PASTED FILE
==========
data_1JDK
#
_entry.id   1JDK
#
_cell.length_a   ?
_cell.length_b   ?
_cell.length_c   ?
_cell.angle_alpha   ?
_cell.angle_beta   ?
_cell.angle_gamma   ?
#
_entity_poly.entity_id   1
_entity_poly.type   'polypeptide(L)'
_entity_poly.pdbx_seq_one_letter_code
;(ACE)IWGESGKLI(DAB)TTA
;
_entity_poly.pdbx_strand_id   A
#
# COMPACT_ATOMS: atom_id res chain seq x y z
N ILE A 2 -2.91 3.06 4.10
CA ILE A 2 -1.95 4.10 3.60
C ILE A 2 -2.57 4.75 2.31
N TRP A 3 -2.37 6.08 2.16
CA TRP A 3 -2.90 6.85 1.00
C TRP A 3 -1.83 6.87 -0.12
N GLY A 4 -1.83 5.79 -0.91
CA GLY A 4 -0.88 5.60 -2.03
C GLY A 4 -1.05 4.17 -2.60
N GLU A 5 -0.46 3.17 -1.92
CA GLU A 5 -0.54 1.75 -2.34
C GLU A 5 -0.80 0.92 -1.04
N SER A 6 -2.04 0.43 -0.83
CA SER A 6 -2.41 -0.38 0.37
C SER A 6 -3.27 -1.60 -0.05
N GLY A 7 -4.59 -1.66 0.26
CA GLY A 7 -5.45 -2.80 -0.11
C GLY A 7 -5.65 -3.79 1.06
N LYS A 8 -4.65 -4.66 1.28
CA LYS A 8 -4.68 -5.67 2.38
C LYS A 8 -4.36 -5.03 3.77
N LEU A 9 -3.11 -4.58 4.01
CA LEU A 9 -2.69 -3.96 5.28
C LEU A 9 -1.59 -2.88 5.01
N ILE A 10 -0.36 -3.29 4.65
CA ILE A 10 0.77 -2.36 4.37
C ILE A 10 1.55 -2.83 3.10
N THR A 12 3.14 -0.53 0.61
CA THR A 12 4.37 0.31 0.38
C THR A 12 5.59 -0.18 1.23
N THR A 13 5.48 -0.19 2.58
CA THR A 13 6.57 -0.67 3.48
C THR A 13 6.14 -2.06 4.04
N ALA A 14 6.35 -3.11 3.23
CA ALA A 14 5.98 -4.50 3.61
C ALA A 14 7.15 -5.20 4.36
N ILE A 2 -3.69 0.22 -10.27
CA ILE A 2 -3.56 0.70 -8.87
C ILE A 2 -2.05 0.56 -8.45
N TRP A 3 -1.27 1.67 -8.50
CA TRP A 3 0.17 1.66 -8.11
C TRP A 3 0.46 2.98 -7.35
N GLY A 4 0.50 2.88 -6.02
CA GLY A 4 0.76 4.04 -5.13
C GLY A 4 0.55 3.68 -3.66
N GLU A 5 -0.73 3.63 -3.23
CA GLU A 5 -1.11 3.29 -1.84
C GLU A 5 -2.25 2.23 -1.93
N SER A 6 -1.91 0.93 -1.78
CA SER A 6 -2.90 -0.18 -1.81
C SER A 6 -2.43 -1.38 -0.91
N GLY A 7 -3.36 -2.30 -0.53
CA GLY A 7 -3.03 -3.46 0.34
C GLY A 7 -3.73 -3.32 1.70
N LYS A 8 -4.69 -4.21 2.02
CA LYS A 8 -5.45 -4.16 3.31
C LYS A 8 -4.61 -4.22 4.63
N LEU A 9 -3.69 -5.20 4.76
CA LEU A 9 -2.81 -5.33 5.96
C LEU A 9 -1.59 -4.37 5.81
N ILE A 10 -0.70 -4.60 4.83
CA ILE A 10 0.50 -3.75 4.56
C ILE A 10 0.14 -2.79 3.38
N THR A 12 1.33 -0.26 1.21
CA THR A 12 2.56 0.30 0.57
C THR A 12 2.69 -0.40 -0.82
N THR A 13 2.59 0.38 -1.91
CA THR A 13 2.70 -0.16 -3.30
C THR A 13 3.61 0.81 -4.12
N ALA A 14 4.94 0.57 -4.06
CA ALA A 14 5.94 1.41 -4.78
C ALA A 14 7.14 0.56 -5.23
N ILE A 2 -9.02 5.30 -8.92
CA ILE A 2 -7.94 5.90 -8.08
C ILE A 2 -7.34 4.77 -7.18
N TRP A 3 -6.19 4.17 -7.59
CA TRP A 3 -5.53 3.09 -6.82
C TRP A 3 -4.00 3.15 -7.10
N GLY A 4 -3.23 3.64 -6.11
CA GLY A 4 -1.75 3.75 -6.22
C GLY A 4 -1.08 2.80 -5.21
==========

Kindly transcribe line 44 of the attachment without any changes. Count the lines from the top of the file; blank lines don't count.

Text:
N ILE A 10 -0.36 -3.29 4.65